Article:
Networks of small telescopes are contributing to science in ways most astronomers couldn’t have envisioned just a couple of decades ago. They have increased by 60 times the number of known asteroids in the solar system, discovered several dozen extrasolar planets, cataloged thousands of exploding stars, and helped solve some of the mysteries of the most powerful blasts in the universe. Though they’re called “networks,” the telescopes aren’t wired together; they’re just a collection of instruments that are all assigned the same task. These telescopes are generally 40 inches in diameter or smaller, and by working in groups they are especially suited to record changes in large areas of the sky over periods of days, weeks, or even years. “Historically, we’ve always gone deeper—to the very edges of the universe, or nearby but very faint, and that’s the role of giant telescopes,” says David Charbonneau, a Harvard astronomer and lead scientist for MEarth, another Whipple-based project, which uses a set of eight identical 16-inch telescopes to hunt for planets around small, cool stars known as M dwarfs. “But the time domain has been neglected,” he says. “The idea of studying stars and seeing how they change is fairly new,” enabled over the past couple of decades by the advent of these small, wide-field-of-view telescope networks.
Whipple is home to not only the small telescopes of HATNet and MEarth, but also one of the largest telescopes in the world, the giant MMT. Its primary mirror spans more than 21 feet. “There was this trend in the ’90s that bigger telescopes were always better,” says Bakos, pointing over his shoulder at the MMT. But in the last couple of decades, “the opinion of the [scientific] community changed, and I think they now see small telescopes as essential things in astronomy. I think there’s more funding going into these now, there’s more time given to them, just more understanding of how important they are.” In the field of exoplanets, for example, giant telescopes have done much of the legwork, confirming they exist and pinning down what to look for; now droves of inexpensive, small telescopes can be dedicated to simply finding them all.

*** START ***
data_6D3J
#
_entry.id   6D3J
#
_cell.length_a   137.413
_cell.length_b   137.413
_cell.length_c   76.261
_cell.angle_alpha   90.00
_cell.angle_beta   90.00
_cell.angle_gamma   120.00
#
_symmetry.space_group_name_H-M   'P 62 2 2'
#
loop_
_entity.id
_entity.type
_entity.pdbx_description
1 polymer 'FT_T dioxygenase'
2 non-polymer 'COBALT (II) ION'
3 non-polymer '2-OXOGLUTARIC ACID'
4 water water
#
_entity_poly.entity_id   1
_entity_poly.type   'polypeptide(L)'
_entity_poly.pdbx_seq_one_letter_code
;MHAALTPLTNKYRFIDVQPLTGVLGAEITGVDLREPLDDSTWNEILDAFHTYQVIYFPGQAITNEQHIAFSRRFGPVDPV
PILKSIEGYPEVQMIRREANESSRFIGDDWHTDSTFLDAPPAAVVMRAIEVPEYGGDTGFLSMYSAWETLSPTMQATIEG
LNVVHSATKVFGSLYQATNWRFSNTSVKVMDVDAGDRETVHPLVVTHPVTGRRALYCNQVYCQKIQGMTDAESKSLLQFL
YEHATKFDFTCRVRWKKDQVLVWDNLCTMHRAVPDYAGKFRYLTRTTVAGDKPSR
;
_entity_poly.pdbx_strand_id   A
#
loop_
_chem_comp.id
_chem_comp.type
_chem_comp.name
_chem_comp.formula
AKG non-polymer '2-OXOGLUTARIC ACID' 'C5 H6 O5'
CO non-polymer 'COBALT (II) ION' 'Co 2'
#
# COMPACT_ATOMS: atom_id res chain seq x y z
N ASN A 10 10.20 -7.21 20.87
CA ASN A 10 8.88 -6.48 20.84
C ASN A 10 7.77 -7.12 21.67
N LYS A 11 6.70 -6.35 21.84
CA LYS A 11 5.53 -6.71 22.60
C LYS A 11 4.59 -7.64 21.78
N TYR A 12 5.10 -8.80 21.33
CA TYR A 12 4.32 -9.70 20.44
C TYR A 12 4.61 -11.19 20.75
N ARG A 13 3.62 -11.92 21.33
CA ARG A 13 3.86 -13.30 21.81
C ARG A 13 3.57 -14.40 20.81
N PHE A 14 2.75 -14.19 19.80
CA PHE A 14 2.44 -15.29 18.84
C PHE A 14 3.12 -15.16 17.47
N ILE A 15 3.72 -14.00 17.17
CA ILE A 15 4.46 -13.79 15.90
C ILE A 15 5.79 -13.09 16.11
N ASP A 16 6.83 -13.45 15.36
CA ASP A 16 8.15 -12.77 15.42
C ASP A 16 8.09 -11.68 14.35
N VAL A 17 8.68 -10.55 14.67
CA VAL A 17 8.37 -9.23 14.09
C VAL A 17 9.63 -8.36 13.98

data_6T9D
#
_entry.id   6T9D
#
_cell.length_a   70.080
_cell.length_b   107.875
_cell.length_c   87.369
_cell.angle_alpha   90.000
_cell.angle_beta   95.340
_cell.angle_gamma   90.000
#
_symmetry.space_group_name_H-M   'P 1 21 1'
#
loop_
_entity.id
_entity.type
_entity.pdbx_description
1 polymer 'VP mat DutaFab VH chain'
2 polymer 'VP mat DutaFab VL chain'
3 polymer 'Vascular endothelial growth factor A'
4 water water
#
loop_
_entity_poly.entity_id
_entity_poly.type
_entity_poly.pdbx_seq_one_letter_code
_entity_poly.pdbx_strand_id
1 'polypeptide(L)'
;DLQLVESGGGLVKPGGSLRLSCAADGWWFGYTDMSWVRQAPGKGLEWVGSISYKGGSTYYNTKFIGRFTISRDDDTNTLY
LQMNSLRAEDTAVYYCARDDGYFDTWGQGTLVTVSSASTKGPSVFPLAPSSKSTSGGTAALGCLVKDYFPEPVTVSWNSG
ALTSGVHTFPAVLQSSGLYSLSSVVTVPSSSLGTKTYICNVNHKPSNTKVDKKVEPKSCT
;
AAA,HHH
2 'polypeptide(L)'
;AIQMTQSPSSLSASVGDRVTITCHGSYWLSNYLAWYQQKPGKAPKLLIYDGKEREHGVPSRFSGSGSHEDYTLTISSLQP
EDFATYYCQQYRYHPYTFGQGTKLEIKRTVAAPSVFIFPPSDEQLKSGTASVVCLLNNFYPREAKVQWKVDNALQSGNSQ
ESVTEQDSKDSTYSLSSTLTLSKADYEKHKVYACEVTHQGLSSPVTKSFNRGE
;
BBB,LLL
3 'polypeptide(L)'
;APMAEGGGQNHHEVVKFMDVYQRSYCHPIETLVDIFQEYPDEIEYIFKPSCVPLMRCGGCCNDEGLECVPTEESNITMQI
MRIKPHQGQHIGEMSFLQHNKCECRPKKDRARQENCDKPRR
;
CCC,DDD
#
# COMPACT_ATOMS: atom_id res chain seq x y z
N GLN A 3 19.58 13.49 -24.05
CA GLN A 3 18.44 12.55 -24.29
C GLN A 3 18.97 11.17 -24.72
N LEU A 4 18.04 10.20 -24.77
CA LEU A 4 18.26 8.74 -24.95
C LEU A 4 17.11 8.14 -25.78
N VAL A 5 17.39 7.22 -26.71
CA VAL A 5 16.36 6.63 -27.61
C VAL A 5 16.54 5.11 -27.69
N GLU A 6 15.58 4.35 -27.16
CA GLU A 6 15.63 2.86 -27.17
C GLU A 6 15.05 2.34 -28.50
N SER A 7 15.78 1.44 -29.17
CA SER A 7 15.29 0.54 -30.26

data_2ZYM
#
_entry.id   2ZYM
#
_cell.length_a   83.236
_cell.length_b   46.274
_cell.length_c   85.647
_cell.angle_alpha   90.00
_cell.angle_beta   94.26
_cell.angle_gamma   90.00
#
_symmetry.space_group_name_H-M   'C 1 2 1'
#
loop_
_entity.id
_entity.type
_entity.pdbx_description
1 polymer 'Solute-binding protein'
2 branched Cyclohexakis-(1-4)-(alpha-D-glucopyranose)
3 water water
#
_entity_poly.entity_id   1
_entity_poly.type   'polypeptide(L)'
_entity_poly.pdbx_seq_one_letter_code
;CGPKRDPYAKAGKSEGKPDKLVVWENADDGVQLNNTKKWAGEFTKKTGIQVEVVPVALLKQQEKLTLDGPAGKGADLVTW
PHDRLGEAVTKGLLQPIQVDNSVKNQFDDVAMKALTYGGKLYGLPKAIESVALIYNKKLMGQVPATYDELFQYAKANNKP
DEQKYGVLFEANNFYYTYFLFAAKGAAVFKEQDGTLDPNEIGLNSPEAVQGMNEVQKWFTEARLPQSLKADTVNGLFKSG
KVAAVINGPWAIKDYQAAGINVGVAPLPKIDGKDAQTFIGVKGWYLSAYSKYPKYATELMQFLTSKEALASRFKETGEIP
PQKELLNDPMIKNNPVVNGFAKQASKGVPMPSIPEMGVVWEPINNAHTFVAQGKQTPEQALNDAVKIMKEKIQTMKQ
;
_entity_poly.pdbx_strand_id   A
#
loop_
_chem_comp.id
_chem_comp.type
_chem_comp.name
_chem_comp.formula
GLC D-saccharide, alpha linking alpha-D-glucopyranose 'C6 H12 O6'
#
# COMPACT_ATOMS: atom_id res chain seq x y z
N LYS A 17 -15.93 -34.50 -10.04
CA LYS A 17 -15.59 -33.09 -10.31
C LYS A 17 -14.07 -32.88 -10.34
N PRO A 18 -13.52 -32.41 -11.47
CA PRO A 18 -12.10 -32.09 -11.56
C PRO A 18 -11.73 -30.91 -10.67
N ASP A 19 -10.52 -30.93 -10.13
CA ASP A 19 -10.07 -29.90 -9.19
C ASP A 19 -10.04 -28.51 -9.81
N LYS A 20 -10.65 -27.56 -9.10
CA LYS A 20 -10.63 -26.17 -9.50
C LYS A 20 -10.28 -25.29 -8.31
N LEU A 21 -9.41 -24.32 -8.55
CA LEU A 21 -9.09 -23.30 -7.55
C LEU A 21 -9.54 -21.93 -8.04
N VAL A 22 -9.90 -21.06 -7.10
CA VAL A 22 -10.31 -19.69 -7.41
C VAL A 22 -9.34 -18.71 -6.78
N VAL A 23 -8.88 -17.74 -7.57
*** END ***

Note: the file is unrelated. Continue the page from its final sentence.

Each project at MMT must compete with many other proposals for just a few nights of observing time. HATNet, on the other hand, is made up of four telescopes that are just four inches in diameter, plus a fifth, TopHAT, that is a relatively beefy 10 inches across and performs follow-up work on ambiguous HATNet images. In fact, the whole cluster of telescopes, each one enclosed in what looks like a white barbecue grill, would fit comfortably atop MMT’s mirror. The group has been working on a single project for eight years, discovering more than 40 exoplanets and almost 1,000 candidates.